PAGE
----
instructional texts

The Classical Inversions of Hatha Yoga:

The Technology, Benefits and Risks

Practicing and teaching the classical inversions of hatha-yoga is undoubtedly a very tricky and hazardous business. All the possible risks (which are many) and benefits (most of which can be achieved through other less risky, similar and easier postures) must be carefully taken into consideration in each particular case, and then the well-known classical inversions – which are shoulderstand (salamba-sarvangasana) with arm support and headstand (salamba-sirshasana) with arm support – can be very discriminately and very gradually practiced by and taught to only some people, let’s say one in five, or less. There are good and effective substitutes for them like ardha-sarvangasana, halasana, urdhva-prasrta-padasana, dvipada-vipraita-karani, dvipada-pitha, sasakasana, apanasana, balasana, uttanasana, pascimottanasana, stretching the legs against the wall at a comfortable angle while lying on the back or putting the legs on a chair bent at the knees and many more. I usually teach only viparita-karani-mudra (a half-shoulderstand in which there is a slight angle between the legs and the torso) to avoid the pressure on the neck (which is significant if the body is fully straightened as is the case in full shoulderstand) and get all the benefits or almost all the benefits from a Yogic inversion. I personally practice both classical inversions, but only occasionally and very carefully, and I have an extensive background in complex movement through artistic gymnastics that I practiced for ten years in my teenage years and martial arts that I am still practicing. The first principle in teaching Yoga for me has always been safety. And when practicing and teaching the inversions, safety is definitely the most important factor to be considered. If we are serious teachers, we need to put emphasis on our actual practicing/teaching experience rather than on common stereotypes, which abound in modern Yoga and sometimes affect our practice and our teaching to such an extent that we keep injuring ourselves and others (falsely) thinking that we are practicing and teaching Yoga. Of course, none of our activities is absolutely safe, but that is one of the reasons why we adapt everything to our personal needs and the needs of our students: to reduce the risks to the minimum and achieve maximum results. Perhaps there is no other human activity that exemplifies this truth better than Yoga, if it really is Yoga.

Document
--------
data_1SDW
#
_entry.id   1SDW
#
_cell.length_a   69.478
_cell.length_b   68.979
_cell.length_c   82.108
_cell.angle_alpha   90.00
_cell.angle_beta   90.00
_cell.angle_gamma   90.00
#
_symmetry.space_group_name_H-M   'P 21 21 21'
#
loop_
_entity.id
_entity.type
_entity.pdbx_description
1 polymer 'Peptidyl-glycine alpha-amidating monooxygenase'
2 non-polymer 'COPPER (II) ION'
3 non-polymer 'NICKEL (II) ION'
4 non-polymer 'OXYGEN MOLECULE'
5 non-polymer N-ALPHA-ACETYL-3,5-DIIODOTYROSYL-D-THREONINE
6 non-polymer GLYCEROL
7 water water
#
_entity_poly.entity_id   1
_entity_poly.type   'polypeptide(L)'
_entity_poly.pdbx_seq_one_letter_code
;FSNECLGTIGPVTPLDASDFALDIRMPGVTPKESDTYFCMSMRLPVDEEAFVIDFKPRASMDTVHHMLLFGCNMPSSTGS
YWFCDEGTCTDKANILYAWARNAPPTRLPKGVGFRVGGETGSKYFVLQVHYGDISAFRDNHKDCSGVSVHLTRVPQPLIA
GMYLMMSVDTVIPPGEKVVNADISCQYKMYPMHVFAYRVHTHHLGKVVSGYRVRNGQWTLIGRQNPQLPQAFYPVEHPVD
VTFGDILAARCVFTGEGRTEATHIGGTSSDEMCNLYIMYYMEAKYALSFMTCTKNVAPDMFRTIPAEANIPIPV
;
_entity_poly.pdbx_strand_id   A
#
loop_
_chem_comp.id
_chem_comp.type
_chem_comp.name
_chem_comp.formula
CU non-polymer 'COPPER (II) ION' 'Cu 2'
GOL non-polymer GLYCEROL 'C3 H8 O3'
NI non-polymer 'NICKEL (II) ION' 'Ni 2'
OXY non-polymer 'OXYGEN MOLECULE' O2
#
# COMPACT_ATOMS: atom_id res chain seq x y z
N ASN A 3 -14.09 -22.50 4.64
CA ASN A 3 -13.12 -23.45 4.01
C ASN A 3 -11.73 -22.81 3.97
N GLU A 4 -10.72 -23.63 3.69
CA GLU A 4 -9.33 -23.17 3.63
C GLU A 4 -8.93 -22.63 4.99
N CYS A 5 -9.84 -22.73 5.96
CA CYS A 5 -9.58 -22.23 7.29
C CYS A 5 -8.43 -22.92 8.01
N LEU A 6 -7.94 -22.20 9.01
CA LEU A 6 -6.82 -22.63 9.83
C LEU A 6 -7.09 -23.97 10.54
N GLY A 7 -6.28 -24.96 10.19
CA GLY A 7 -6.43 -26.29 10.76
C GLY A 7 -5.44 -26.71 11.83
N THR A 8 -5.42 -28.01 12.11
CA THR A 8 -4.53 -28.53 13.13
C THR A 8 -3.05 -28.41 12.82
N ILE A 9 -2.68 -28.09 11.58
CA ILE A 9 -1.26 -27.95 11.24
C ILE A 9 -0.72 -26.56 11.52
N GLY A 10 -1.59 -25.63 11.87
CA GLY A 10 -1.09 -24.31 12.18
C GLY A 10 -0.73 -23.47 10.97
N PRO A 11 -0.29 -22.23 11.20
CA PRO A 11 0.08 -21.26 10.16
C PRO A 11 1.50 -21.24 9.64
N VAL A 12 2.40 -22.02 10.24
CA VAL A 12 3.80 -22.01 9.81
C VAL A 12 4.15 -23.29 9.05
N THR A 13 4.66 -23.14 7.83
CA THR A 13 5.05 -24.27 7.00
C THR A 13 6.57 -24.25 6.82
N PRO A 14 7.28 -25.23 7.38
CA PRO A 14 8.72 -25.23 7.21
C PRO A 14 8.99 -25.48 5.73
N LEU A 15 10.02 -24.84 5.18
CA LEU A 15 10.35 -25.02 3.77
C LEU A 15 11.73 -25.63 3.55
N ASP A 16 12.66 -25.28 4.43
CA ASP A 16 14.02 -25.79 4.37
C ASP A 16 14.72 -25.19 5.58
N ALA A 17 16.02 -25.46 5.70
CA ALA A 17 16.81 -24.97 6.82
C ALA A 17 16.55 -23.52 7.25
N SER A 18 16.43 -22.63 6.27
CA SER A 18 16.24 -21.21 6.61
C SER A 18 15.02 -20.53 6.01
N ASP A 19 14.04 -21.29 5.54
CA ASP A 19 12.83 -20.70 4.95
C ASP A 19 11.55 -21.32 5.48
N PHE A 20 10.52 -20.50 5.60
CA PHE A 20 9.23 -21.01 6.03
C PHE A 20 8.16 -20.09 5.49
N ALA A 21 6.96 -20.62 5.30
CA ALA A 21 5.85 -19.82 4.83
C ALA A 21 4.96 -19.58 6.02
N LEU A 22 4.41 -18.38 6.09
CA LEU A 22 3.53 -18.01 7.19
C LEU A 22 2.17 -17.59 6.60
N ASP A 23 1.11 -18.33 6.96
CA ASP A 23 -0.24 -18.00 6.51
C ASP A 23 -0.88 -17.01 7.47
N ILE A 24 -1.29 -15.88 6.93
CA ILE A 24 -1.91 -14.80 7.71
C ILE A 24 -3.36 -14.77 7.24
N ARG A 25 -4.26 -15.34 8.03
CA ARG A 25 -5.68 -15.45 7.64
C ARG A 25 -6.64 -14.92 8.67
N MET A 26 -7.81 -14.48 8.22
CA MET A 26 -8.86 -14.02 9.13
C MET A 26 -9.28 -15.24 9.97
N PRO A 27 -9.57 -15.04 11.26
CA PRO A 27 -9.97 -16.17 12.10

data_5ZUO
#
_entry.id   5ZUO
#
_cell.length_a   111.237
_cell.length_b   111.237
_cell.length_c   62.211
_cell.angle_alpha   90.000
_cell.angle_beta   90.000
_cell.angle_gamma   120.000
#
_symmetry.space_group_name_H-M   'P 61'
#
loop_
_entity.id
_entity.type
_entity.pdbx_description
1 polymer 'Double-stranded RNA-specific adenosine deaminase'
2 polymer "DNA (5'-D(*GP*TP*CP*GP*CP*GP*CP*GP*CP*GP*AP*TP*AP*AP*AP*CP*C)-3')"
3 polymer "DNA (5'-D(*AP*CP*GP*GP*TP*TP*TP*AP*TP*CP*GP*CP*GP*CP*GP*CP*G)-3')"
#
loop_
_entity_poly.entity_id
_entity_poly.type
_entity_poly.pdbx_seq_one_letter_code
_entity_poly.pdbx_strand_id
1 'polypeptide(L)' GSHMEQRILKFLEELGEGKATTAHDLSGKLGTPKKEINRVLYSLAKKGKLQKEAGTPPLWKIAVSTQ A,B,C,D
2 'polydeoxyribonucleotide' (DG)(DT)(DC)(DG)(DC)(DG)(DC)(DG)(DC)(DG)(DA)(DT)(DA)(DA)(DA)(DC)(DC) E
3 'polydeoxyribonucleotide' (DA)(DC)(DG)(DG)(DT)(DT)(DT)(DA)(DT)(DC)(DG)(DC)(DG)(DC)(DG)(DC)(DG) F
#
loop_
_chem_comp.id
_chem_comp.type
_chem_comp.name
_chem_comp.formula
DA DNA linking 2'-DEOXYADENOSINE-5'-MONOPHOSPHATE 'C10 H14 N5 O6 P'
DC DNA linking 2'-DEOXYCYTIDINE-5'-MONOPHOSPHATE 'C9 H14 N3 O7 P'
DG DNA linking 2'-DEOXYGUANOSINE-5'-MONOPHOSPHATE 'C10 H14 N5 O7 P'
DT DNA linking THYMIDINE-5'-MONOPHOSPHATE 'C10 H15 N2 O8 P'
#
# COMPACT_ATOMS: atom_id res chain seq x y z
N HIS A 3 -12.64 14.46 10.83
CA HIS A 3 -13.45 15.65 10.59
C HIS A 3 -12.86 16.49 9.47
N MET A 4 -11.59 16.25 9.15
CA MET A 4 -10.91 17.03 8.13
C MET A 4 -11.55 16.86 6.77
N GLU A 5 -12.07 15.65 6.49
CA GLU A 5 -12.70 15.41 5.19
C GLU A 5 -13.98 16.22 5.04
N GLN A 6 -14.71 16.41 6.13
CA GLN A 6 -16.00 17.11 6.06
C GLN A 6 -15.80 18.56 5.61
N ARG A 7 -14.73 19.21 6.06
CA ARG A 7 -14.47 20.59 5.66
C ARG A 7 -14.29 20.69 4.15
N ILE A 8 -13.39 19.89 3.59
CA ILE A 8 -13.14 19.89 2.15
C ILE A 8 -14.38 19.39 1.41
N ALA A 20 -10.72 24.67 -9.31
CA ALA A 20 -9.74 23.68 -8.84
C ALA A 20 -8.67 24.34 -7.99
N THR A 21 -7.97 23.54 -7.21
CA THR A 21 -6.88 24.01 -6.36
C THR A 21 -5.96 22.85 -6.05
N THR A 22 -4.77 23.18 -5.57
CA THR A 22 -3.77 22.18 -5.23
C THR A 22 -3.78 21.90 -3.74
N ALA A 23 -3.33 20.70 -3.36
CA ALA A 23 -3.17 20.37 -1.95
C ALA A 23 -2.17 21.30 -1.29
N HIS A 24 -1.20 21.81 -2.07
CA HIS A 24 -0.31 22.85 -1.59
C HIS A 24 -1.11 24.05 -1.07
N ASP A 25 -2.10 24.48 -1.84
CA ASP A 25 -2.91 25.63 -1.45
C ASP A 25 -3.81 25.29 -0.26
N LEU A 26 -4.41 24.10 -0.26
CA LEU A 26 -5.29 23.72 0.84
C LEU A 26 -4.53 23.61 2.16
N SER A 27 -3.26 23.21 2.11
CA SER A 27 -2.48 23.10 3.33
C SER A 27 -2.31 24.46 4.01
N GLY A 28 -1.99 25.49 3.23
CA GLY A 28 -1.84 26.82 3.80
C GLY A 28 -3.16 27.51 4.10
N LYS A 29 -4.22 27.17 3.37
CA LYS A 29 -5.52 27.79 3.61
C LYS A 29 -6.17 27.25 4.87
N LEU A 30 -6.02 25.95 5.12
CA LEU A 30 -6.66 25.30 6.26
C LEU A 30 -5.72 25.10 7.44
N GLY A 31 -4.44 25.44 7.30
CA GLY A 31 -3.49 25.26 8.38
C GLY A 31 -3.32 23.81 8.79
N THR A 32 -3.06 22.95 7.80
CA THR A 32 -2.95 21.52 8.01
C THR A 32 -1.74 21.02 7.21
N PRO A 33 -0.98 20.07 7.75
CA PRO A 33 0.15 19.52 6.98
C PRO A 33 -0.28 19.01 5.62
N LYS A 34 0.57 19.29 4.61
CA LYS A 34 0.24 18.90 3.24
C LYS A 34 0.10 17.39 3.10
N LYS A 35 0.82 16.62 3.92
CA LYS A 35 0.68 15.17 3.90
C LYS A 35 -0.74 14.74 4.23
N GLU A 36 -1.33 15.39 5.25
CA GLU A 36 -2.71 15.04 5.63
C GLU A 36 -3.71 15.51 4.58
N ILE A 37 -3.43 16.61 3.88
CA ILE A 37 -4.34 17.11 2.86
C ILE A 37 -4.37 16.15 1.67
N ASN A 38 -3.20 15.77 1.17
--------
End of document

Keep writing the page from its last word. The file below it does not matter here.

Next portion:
Practicing and teaching the classical inversions is very complex and delicate, and it all boils down to respecting individual needs and differences. Some people can benefit immensely from the inversions and can practice them until the end of their lives, with or without props, while others can be severely injured or even killed. There are also many technical details that need to be known about the safe practice of the inversions that most Yoga teachers simply don’t know. Most notably, I am referring to the principles of vinyasa-krama-yoga, or the intelligent structuring of a Yoga practice and the principles of the viniyoga of Yoga, or the efficient adapting of the Yoga techniques to a particular practitioner. Without the practical knowledge of these principles, Yoga cannot be taught safely and effectively. In short, a Yoga practice must be well-structured and well-adapted to each individual, instead of being taught indiscriminately in group classes as it is usually being taught, where the instructors more or less mechanically follow some arbitrary standardized patterns of the innumerable styles of “yoga”. This is the main cause of most injuries, including the injuries that happen in teaching the inversions to people who don’t need them or are not ready for them, and very often in the ways that are not appropriate for them.

In my careful approach to practicing and teaching the inversions, I am not disregarding Krishnamacharya’s authority (who emphasized the practice and the benefits of the inversions more than any other modern teacher). On the contrary, I respect it by actually applying the principles of vinyasa-krama-yoga and the viniyoga of Yoga to the way I am practicing and teaching all Yoga. And Krishnamacharya’s authority in the field of Yoga is primarily based on his clear and comprehensive formulation of these principles. And, in the final analysis, the authority of my personal experience is the ultimate authority when it comes to deciding what to teach and what not to teach. And my personal experience tells me that teaching the inversions in a group setting (especially if I don’t know the abilities and needs of the people I am teaching) is a very unsafe and unreasonable activity. I have been teaching Yoga for more than 20 years now and have met only 4 or 5 people who were ready for all the inversions and so could really benefit from them. On the other hand, I have seen too many people who were taught the inversions in inappropriate ways, and so either got injured or received no tangible benefits from them. So, if you are a Yoga teacher, I urge you to reconsider what you know or think you know about the inversions and perhaps modify your teaching accordingly, so that the possibility of injuries is reduced to minimum or hopefully is totally removed. If you are a Yoga student, I am asking you to find yourself a competent and caring Yoga teacher, and be very careful in the practice of the inversions, so that you are sure you are practicing the Yoga that is right for you and all the potential injuries are totally avoided.